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drugs in college

Cocaine now the second-most common drug used by third-level students, new report shows

Cannabis remains the most common drug, but cocaine displaced ecstasy to take the second place spot.

COCAINE HAS REPLACED ecstasy as the second-most common drug used by students at third-level, says a new report by University College Cork (UCC).

The Drug Use in Higher Education Institutions survey found that while cannabis remains the most common drug at third level, cocaine use has risen in recent years.

Over half of students who responded to the survey said that they had used an illicit drug, with over one-third reporting drug use within the last year. One-fifth reported drug use within the last month.

The most common drug at third level is cannabis, with 52% of respondents saying that they have used it before, with cocaine and ecstasy at 25% and 23% respectively.

Other drugs, like ketamine (16%), mushrooms (12%), amphetamines (9%) and psychoactive substances (8%) are used less frequently. 

For most of these drugs, the first use by students was when they were between 18 and 21 years old, whereas for cannabis it was between 16 and 18 years old.

Higher Education Minister Simon Harris said the new report would be an important tool to help the Department of Higher Education develop responses to drug use in third level institutions.

“It helps understand the prevalence of drug use and the range of drugs being used by our students as well as detailing the impacts and effects, including harms caused by drug use in our student population,” said Harris.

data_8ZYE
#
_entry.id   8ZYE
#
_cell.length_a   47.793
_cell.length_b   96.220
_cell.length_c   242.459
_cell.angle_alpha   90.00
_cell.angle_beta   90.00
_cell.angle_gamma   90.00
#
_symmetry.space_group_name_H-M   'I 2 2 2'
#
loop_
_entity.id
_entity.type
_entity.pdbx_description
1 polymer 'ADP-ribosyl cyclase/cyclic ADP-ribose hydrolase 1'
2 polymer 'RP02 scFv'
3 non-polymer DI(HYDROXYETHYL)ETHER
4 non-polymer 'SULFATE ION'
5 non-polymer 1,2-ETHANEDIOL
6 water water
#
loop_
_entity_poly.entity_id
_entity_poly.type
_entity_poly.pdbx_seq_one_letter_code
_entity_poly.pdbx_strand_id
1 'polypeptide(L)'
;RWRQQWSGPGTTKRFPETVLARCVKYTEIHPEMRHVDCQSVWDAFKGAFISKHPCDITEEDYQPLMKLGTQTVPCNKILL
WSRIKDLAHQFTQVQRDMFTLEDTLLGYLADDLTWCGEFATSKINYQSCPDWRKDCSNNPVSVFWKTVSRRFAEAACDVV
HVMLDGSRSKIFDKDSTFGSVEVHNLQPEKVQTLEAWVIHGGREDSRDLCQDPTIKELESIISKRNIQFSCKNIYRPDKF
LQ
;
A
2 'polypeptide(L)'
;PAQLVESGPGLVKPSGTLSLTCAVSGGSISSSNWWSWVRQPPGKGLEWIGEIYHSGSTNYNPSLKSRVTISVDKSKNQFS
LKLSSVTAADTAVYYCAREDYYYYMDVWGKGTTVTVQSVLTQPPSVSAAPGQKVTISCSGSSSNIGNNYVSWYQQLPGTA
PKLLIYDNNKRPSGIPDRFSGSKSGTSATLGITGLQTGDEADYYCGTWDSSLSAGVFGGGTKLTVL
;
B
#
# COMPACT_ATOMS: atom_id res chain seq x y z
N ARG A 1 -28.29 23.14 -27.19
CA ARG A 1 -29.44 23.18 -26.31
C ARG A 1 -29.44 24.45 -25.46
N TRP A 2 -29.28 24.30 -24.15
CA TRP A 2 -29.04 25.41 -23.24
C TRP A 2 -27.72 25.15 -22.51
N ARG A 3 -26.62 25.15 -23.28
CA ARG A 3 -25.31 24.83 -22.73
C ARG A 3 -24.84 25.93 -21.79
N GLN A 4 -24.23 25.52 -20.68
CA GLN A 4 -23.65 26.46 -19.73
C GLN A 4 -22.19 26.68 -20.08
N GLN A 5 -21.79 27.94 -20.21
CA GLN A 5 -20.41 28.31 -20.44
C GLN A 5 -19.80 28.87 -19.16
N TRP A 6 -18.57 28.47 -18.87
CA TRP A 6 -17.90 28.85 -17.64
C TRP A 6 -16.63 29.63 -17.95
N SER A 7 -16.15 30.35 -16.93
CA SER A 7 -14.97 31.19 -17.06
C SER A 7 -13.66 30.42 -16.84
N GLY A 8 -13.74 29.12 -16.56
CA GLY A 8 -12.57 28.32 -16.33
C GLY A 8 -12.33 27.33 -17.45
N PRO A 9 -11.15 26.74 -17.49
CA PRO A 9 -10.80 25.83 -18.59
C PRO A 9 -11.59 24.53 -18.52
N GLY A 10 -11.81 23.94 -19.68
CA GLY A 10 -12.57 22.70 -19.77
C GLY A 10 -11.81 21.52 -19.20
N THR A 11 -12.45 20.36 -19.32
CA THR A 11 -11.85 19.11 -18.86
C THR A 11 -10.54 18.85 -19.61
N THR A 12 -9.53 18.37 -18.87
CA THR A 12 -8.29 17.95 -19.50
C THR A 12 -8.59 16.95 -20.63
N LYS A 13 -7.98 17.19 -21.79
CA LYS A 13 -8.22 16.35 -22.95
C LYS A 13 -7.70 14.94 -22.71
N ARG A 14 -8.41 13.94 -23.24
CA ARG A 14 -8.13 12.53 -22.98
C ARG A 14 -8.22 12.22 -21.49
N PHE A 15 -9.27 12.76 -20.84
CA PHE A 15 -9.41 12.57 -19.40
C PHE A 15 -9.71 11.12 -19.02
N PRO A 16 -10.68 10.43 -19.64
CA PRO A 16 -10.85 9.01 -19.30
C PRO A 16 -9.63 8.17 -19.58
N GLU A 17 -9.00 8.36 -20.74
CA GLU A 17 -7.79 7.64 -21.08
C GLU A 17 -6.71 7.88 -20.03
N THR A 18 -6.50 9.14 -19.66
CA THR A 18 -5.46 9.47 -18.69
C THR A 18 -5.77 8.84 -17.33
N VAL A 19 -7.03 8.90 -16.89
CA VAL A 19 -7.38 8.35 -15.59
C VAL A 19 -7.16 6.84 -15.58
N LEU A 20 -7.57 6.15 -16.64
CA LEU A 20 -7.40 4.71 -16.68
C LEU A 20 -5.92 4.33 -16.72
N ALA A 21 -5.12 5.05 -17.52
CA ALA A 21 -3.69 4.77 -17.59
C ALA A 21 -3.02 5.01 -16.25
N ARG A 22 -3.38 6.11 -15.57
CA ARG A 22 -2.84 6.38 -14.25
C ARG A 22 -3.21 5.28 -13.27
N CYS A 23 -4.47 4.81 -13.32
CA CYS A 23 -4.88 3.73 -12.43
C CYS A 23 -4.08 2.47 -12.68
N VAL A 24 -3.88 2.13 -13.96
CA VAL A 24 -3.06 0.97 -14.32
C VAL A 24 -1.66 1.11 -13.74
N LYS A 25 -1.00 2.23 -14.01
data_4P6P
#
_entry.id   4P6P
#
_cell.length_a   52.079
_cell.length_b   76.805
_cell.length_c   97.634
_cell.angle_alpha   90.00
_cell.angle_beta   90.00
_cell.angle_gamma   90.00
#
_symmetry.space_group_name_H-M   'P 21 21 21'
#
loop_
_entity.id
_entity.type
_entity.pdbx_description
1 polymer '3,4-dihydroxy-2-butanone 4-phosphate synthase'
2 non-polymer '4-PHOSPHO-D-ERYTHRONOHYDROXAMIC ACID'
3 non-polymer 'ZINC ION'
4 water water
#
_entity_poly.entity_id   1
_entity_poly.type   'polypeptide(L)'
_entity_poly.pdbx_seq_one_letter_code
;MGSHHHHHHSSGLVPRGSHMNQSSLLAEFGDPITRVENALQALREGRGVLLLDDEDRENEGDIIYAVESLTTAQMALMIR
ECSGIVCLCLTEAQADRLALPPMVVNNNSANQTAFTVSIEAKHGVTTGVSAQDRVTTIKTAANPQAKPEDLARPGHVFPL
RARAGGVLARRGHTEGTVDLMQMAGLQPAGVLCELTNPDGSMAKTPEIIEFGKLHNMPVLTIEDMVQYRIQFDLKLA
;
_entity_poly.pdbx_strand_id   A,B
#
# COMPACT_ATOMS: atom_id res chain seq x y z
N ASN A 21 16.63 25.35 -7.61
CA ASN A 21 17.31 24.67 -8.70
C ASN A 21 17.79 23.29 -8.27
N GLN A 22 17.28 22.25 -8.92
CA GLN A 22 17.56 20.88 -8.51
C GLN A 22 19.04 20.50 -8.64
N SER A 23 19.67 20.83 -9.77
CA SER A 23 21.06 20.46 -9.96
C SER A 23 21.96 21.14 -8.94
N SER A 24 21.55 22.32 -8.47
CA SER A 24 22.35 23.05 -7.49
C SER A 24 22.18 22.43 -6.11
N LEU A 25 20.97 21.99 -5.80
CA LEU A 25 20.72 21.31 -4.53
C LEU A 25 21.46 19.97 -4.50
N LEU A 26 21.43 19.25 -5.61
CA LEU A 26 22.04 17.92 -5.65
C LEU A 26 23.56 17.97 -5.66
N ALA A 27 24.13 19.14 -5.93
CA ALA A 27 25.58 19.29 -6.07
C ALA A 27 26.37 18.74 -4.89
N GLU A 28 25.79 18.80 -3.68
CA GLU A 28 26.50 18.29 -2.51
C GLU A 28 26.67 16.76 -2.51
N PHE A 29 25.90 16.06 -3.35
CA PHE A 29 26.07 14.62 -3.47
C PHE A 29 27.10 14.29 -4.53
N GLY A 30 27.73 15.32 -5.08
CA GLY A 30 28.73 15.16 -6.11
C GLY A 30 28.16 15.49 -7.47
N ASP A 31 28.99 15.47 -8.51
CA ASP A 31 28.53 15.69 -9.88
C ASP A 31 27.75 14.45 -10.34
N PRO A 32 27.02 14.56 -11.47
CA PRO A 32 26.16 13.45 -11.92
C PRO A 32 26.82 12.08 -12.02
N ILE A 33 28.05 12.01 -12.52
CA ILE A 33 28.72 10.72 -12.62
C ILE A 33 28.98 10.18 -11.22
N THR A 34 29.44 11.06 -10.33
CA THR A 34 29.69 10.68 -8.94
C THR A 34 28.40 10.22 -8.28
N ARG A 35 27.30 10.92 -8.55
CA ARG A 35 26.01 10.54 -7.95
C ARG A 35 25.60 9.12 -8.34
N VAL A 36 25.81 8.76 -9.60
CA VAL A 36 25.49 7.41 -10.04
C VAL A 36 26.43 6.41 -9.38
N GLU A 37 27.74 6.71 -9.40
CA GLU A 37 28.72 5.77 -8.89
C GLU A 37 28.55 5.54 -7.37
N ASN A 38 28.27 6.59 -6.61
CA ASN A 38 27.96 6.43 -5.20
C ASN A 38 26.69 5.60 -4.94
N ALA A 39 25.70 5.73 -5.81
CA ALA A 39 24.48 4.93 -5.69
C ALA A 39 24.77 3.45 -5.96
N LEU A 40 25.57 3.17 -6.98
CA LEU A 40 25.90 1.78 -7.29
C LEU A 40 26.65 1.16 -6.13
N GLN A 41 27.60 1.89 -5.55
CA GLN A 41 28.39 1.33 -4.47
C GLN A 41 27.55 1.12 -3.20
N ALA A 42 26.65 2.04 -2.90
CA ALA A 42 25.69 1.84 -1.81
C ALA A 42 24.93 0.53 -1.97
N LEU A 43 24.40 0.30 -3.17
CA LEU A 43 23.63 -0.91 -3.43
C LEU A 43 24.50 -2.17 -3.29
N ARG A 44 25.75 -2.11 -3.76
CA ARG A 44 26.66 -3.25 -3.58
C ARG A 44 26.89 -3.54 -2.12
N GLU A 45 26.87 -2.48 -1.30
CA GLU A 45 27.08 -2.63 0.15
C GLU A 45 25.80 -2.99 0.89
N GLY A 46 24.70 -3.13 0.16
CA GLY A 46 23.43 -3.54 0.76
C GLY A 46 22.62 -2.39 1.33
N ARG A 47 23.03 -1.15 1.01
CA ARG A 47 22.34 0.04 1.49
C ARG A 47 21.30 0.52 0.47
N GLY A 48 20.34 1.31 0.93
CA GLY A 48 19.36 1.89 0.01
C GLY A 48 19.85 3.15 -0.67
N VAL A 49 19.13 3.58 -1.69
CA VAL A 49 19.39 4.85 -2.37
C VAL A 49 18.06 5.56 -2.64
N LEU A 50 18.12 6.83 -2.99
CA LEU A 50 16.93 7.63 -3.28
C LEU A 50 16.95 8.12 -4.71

This data is vital to map the extent of the issue and will help us to develop appropriate responses and monitor trends in drug use in higher education over the coming years.

The Union of Students in Ireland (USI) Vice President for Welfare, Somhairle Brennan, said that the report shows that drug use has become normalised within student life, and that targeted supports are needed.

“The findings of this report show how normalised drug culture has become in the student community, and therefore highlights the need for tailored supports directed specifically at students who use drugs,” said Brennan.

“USI strongly supports the inclusion of drug harm reduction strategies and believes this should be an integral part of the supports provided.”

Recommendations from the report include asking higher education institutions (HEI)  to develop a drug and alcohol action plan that is specific to their students, as well as seeking support and expertise from the HSE on drug and alcohol action.

Over 11,500 third level students responded to the survey across 21 public HEIs.

Additional findings

Of the students surveyed, over half said that they believed that drug use was a normal part of student life.

However, over half also reported that they thought drug use had a somewhat negative or extremely negative impact on student life.

Drug use is more common in male students than female students, with one in four males reporting drug use compared to one in six in females.

The report also details how the use of drugs rises year-on-year while students are in college. This drug use then peaks during the student’s final two years in college.

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